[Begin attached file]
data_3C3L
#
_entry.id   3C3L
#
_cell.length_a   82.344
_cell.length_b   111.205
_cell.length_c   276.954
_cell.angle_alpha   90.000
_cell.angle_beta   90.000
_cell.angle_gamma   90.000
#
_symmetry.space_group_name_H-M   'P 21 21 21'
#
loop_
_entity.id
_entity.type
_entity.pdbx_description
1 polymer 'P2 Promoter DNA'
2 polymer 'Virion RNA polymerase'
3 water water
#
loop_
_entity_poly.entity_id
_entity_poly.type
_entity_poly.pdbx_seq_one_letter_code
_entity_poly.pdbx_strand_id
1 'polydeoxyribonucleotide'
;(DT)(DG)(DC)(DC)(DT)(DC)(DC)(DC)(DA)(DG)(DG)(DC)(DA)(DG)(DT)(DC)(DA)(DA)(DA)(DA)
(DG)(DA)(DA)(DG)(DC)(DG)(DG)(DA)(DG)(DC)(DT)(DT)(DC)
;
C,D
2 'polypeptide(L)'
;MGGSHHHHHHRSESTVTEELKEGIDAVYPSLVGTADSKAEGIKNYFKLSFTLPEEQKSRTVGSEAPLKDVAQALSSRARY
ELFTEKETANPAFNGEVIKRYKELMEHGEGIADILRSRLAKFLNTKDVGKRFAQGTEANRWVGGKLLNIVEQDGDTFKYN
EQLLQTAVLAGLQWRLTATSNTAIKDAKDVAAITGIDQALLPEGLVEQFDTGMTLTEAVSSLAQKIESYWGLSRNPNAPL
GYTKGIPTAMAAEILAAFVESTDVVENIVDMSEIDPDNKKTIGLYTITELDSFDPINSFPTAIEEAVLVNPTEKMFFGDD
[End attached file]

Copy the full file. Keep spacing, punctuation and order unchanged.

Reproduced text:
data_3C3L
#
_entry.id   3C3L
#
_cell.length_a   82.344
_cell.length_b   111.205
_cell.length_c   276.954
_cell.angle_alpha   90.000
_cell.angle_beta   90.000
_cell.angle_gamma   90.000
#
_symmetry.space_group_name_H-M   'P 21 21 21'
#
loop_
_entity.id
_entity.type
_entity.pdbx_description
1 polymer 'P2 Promoter DNA'
2 polymer 'Virion RNA polymerase'
3 water water
#
loop_
_entity_poly.entity_id
_entity_poly.type
_entity_poly.pdbx_seq_one_letter_code
_entity_poly.pdbx_strand_id
1 'polydeoxyribonucleotide'
;(DT)(DG)(DC)(DC)(DT)(DC)(DC)(DC)(DA)(DG)(DG)(DC)(DA)(DG)(DT)(DC)(DA)(DA)(DA)(DA)
(DG)(DA)(DA)(DG)(DC)(DG)(DG)(DA)(DG)(DC)(DT)(DT)(DC)
;
C,D
2 'polypeptide(L)'
;MGGSHHHHHHRSESTVTEELKEGIDAVYPSLVGTADSKAEGIKNYFKLSFTLPEEQKSRTVGSEAPLKDVAQALSSRARY
ELFTEKETANPAFNGEVIKRYKELMEHGEGIADILRSRLAKFLNTKDVGKRFAQGTEANRWVGGKLLNIVEQDGDTFKYN
EQLLQTAVLAGLQWRLTATSNTAIKDAKDVAAITGIDQALLPEGLVEQFDTGMTLTEAVSSLAQKIESYWGLSRNPNAPL
GYTKGIPTAMAAEILAAFVESTDVVENIVDMSEIDPDNKKTIGLYTITELDSFDPINSFPTAIEEAVLVNPTEKMFFGDD